Before I start at the beginning, is anyone able to steer me towards a font and size that would be good for a total beginner.

Mick
The Chris Pye book (very good, as you say) appears to pre date laser printers, since he doesn't even tell you NOT to do it, but he does mention Letra Set.

The only down side I can see to a glued down drawing is that it prevents you reading the grain pattern for the cuts. Perhaps (thinking aloud) a diagram on overhead sheets (mylar) would be ideal?

BugBear
 

RogerM

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MickCheese":2a31qt78 said:
Would like some help.

Have bought the Chris Pye book and found it very good. I was just wondering if printing out the letters from my laser printer and sticking them onto a board is the way to go.

Problem is there are so many fonts to chose from I am a bit bewildered.

Before I start at the beginning, is anyone able to steer me towards a font and size that would be good for a total beginner.

Mick
Sometimes the obvious is the way to go. For a beginner (that includes me), either "Roman", or something derived from "Roman" like "Felix Titling" or "Perpetua" make "carving friendly" letters. In my very limited experience I have just played around with the letters in MS Word, using something reasonably large like 160 point, and then on the "font tab" going to "effects" and ticking "Outline" so that you get an image of the outline of the letter rather than a solid figure. I don't like sticking the paper to the wood for the reasons already mentioned, but copy it using carbon paper. You'll also need to hand draw the ends of the serifs to remove the square look that the computer printed letters give you.
 

custard

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katellwood":c661fbgp said:
This is my experience







Works a treat

Stick down (I either use superglue or if more time PVA) then after carving scrape off with a cabinet scraper I used a stanley 80

Looks great! =D> But instead of "KLT" show us "QRS"! #-o
 

Charlie Woody

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Just saw this and decided to play around with Word on my laptop to see what fonts I could find etc. I can find most of the fonts that Roger M suggested but not the size of 160, the largest available seems to be 72. This seems to be too small. No doubt there is a way around this but I cannot work it out - any suggestions please?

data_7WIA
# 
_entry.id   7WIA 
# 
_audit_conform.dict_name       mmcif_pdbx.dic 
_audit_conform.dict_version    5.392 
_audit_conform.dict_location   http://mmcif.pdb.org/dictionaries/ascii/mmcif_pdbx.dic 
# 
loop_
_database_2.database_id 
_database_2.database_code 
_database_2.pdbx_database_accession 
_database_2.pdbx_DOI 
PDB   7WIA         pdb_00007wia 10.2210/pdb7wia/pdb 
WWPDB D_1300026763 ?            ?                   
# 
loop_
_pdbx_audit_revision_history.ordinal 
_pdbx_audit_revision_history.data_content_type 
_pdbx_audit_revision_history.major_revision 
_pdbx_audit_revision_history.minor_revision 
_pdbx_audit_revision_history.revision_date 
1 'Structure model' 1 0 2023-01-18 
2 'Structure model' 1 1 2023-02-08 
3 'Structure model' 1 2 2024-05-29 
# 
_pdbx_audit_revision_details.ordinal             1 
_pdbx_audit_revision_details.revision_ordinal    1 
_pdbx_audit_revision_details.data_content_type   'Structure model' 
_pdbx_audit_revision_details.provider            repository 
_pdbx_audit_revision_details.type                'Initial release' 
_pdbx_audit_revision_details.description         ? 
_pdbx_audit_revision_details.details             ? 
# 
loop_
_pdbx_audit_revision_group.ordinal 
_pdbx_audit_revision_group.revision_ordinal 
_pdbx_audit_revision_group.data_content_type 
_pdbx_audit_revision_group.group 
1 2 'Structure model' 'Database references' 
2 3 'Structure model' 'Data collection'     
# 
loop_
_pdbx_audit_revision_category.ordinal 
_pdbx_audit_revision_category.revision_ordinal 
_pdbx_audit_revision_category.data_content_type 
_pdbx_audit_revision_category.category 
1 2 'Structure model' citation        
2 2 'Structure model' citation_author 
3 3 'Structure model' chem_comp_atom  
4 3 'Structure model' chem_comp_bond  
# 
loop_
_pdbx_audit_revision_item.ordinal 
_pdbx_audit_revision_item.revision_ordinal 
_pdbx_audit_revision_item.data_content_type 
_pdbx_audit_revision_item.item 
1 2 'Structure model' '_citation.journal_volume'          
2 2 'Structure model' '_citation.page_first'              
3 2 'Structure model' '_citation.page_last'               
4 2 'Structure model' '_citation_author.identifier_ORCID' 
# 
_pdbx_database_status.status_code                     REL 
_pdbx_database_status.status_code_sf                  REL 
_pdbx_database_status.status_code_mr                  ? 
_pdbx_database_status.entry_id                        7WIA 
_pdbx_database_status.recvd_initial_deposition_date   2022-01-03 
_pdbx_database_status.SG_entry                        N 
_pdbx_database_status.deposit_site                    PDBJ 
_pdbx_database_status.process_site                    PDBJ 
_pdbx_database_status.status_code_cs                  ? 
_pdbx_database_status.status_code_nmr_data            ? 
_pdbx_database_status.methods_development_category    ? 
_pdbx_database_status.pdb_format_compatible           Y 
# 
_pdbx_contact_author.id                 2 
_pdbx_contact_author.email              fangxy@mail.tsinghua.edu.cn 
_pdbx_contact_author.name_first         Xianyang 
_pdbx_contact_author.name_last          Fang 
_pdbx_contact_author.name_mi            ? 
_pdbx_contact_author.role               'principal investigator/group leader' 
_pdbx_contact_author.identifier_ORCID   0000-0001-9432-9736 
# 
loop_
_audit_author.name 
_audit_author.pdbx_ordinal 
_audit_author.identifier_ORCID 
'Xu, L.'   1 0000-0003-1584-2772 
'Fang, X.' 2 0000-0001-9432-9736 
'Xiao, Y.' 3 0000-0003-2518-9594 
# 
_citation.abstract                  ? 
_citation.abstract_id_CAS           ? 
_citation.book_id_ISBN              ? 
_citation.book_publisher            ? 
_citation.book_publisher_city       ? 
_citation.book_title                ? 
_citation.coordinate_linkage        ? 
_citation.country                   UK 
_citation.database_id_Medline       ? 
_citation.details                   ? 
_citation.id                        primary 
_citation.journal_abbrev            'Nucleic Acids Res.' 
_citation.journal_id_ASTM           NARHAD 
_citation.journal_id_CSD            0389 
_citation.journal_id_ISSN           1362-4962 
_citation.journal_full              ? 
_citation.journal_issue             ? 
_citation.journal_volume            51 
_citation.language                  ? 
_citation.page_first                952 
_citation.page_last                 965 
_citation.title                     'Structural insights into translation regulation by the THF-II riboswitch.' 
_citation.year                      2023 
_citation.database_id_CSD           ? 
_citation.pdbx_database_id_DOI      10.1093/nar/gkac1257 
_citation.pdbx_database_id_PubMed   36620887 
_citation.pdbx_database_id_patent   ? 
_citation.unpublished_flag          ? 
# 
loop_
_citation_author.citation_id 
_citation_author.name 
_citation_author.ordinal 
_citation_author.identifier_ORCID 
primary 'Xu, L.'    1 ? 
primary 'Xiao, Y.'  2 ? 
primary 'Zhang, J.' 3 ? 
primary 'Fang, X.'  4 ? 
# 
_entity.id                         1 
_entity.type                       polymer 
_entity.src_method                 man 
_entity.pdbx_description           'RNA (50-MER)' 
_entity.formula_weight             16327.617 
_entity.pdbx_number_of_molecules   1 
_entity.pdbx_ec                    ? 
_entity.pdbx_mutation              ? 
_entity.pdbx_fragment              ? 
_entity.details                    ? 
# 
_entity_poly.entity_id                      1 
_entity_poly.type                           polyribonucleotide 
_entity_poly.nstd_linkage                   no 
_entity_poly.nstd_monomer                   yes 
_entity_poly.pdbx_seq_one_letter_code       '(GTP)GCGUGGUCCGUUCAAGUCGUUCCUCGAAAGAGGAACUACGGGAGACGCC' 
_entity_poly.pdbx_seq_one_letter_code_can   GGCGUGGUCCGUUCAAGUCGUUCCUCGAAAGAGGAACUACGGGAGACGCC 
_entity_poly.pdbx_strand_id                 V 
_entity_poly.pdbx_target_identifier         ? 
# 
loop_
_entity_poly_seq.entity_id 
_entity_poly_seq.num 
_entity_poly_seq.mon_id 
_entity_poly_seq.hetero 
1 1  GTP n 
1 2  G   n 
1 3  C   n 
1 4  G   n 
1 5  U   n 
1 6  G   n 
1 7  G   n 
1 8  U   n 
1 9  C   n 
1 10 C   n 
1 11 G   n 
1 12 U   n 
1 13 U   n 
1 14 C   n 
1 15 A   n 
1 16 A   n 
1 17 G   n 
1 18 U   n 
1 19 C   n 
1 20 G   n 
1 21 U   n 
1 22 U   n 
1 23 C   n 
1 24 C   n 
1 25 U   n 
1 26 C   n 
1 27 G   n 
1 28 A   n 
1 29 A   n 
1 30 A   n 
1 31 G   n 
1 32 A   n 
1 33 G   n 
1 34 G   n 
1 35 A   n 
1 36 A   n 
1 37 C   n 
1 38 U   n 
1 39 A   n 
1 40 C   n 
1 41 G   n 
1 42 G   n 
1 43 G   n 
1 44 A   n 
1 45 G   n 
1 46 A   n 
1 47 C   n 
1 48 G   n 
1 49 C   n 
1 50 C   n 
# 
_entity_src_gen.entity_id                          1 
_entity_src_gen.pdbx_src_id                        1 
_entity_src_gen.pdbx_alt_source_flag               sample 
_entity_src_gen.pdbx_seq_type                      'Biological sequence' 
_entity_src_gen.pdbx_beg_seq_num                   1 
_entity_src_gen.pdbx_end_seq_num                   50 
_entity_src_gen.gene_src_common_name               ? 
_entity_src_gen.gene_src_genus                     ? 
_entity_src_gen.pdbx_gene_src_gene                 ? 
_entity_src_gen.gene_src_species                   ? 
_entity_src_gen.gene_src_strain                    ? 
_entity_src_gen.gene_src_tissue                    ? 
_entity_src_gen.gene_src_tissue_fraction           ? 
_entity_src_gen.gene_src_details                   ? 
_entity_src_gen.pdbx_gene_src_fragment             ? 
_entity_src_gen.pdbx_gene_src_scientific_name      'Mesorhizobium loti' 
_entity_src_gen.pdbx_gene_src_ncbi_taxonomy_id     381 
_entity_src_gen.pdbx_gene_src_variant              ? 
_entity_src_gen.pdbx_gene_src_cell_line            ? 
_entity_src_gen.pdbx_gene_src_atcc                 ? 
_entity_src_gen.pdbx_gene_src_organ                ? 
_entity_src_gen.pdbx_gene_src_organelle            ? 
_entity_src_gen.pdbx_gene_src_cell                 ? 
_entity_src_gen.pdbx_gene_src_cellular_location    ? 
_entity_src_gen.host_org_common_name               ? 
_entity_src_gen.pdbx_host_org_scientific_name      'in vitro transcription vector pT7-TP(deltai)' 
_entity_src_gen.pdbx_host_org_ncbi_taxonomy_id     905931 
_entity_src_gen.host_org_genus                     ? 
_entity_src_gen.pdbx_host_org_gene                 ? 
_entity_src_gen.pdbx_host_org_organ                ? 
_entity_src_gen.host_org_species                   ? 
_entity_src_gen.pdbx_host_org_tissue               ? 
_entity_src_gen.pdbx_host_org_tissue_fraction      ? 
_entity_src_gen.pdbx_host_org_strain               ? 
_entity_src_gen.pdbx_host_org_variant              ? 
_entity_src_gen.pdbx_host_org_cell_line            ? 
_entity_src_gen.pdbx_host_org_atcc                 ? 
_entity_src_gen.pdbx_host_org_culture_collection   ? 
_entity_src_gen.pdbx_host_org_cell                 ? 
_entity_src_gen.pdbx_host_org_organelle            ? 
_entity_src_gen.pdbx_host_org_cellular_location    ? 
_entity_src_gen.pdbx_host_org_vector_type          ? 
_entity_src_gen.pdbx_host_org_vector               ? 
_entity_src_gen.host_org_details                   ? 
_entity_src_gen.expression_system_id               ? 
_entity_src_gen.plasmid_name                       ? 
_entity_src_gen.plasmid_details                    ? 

marcros

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Charlie,

On the version of word that I have at work, next to the font box is the drop down size box. As you say, it ges to 72. Next to that is an increase text size button with an "A" and a tiny up arrow. This makes the text bigger. If you keep pressing it, it will go larger than the 72.

HTH
Mark
 

katellwood

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custard":3nl2ilc6 said:
katellwood":3nl2ilc6 said:
This is my experience







Works a treat

Stick down (I either use superglue or if more time PVA) then after carving scrape off with a cabinet scraper I used a stanley 80

Looks great! =D> But instead of "KLT" show us "QRS"! #-o
Can't show you Q or S

but how about this (however in my experience J can be the most challenging)

 

gasman

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Easier than glueing it on - just print your chosen font (I like Calibri but sometimes use a serfed font like Times New Roman) onto sticky labels - then cut out the lettering with a scalpel and then carve your letters. Works a treat
Regards from Oxford
Mark